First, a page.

Rebels in Canada (Rebeldes en Canada) Review
Rebels in Canada (see Database Page) is the second (and last) western by Spanish director Amando De Ossorio, who would turn to the horror genre and become one of the most popular horror directors of his country thanks to the Blind Dead movies (1). Unlike his first western, Tomb of the Pistolero, this was a co-production with Italy.
The story is set in Canada, in the heydays of the Hudson Bay Company, a fur trading business. Owning the entire area of the Hudson Bay, known as Rupert’s Land, the company was among the largest landowners in the world. In the movie a group of French speaking trappers, aided by local Indians, rebel against the company and their arrogant British representative, Sullivan. With the help of the Royal Mountain Police, Sullivan tries to put down the insurgence in bloody fashion, but the rebels get the help of a frontiersman called Victor, whose brother was killed by Sullivan. Victor and rebellion leader Limoux decide to kidnap Sullivan’s daughter and use her as a bartering tool, but when the hostilities flare up on the banks of the river, Victor and the young woman fall in love.
Although some of the story elements have a historic background the movie is pure fantasy and no effort was made to give it an authenthic look; the trappers all wear Davy Crocket fur hats and the weapons on display are an odd mix of hand guns and other fire arms that only came into use much later. There are no gun duels, no dusty streets, no sweaty faces or brooding looks, instead there are several fistfights and two battle sequences, with the Mounties charging the rebels in full cavalry style, sabers drawn. The body count is surprisingly high for an early European western movie, but the movie lacks the mean and dirty atmosphere that would soon be associated with Italian and Spanish western movies. The atmosphere is closer to James Fenimore Cooper than to Sergio Leone and occasionally I even had the weird feeling that I was watching a Robin Hood movie, with Victor & the boys fighting the evil Sheriff of Nottingham.
Martin is a good-looking, if somewhat bland hero, but Franco Fantasia and Raf Baldassare are good rebels and there are three lovely ladies: the kidnapped daughter, a halfbreed Indian woman (in love with the rebel leader) and a gypsy like beauty (in love with the hero). Most reference works, including our database, have things mixed up completely: Pamela Tudor is not the kidnapped girl but the halfbreed woman, Giulia Rubini is not the dark lady in love with Victor but the blond girl who’s kidnapped by him, and Diana Dorys is not the Indian woman but the fiery dark-haired beauty waiting for the hero to come home, eventually discovering that he has been dallying with the blonde. The cinematography of the Spanish landscape is quite nice, especially during the finale, set on the snow-capped hills of the Spanish Rocky Mountains (2). Giulia Rubini looks ridiculous with that blond wig but both Pamela Tudor and Diana Lorys are dark-eyed furies and for your entertainment they are having a wicked cat fight near the end of the movie. There’s also a scene in which lovely Lorys is tortured by the evil Englishman, who wants to know where his daughter and her kidnapper hang out. De Ossorio’s direction is routine, but he excels as soon as things get deliciously wicked. Yes, he was a horror director.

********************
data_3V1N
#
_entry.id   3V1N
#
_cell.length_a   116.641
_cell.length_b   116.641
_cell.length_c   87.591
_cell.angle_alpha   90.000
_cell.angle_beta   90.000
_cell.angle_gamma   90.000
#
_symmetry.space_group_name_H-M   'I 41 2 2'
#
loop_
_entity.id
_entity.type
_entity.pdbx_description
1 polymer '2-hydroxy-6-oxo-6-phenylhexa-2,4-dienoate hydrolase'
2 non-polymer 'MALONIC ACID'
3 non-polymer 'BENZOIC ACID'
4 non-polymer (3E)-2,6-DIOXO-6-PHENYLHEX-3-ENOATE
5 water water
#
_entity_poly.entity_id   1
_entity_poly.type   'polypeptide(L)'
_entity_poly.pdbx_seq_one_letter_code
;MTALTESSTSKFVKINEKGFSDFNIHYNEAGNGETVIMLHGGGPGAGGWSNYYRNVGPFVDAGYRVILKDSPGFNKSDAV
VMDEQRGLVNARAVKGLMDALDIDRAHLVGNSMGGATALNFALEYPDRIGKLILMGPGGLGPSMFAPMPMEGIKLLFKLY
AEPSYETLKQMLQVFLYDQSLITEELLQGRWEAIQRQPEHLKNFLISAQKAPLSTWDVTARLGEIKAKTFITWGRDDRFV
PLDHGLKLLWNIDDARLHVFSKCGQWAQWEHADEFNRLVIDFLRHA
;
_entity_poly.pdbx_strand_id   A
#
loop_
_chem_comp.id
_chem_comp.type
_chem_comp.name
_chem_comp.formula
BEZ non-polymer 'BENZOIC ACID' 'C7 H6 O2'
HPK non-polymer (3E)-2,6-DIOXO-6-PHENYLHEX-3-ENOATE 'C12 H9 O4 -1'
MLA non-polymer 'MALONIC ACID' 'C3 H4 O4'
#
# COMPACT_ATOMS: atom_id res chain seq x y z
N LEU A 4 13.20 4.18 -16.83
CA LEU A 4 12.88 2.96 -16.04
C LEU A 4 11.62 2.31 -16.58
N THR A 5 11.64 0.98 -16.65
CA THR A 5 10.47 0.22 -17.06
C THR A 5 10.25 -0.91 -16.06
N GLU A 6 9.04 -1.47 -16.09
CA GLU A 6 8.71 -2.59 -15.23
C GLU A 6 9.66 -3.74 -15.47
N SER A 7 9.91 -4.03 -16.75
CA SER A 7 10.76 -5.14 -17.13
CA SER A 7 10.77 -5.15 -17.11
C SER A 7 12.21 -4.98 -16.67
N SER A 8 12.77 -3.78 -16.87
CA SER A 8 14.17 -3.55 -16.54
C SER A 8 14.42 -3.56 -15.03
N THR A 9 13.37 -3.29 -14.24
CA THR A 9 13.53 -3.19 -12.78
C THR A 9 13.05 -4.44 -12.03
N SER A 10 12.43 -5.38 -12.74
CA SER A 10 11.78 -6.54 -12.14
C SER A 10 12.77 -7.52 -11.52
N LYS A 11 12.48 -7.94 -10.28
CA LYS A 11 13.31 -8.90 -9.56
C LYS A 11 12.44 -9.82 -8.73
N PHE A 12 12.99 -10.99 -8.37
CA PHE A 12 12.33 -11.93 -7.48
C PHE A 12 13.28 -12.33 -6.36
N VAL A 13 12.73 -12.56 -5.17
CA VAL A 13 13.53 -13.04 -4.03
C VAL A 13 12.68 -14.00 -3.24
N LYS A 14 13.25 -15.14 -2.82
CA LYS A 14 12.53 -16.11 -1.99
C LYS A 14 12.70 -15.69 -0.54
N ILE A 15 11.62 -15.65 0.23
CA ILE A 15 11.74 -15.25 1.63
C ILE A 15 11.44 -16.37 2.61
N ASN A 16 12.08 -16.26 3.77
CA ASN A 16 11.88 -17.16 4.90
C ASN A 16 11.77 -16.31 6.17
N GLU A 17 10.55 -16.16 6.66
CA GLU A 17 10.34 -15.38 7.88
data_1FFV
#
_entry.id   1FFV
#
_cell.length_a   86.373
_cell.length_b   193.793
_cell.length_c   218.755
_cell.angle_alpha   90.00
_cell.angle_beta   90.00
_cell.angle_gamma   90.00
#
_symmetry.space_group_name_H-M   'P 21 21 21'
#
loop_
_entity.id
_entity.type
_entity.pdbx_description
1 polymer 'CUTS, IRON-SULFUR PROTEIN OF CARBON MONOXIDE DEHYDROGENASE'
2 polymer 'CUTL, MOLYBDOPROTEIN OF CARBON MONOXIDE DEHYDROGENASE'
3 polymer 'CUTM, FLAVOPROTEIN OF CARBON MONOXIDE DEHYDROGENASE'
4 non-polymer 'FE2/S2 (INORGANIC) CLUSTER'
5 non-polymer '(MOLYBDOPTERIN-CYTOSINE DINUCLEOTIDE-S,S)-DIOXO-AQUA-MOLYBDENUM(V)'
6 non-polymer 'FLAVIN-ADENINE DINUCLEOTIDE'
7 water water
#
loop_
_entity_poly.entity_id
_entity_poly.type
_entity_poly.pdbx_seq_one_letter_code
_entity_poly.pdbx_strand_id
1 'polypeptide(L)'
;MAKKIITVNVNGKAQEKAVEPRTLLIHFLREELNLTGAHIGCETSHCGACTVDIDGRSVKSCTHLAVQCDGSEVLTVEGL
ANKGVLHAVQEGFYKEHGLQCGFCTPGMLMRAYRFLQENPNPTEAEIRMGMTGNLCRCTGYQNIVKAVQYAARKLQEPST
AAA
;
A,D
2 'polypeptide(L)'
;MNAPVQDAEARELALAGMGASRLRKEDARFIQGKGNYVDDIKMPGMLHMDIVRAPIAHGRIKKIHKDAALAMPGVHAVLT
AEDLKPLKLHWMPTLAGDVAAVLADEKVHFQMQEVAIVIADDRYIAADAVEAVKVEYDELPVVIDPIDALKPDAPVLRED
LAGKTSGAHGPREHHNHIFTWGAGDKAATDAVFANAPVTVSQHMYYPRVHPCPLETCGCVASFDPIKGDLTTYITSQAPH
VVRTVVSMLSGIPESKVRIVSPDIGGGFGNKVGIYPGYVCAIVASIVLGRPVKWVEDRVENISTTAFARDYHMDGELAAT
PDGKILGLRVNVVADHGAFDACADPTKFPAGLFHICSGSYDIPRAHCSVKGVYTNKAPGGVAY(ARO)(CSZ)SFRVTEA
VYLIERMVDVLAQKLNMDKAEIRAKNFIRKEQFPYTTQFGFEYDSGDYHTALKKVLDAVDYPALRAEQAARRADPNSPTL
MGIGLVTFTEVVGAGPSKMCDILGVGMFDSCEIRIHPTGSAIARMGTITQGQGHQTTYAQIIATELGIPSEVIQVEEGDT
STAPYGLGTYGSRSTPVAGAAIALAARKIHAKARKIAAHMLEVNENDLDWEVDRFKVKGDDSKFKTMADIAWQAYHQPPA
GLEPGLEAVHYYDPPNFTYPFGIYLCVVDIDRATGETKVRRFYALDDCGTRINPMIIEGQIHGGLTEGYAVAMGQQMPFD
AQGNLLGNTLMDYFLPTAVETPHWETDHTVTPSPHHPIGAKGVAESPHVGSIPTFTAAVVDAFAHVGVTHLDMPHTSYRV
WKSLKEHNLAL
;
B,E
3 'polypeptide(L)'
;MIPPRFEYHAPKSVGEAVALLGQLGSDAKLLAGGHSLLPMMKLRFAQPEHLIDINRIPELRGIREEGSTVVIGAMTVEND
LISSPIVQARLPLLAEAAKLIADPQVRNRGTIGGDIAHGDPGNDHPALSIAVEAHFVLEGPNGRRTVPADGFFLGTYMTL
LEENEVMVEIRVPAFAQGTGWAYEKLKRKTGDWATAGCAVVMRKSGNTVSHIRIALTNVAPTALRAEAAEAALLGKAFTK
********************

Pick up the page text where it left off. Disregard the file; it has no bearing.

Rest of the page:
Director: Amando De Ossorio - Cast: - George Martin, Pamela Tudor, Franco Fantasia, Diana Lorys, Luis Marín, Santiago Rivero, Giulia Rubini, Raf Baldassarre, Francisco Nieto, Simón Arriaga - Music: Carlo Savina
An early eurowestern by a director better known for his horror movies. Set in Canada, with Martin as a frontiersman who joins a group of trappers in their fight against the almighty Hudson Bay Company. Lots of action but no real spaghetti western atmosphere
- (1) For the Blind Dead movies, see: http://en.wikipedia.org/wiki/Category:Blind_Dead_films
- (2) The film was most probably shot in North or Central Spain. Some locations reminded me of the locations used by Leone for the finale of The Good, the Bad & the Ugly. A reader on Imdb suggest that the same lake that is visible throughout the second half of the movie, was also used for the Peter Fonda movie Open Season.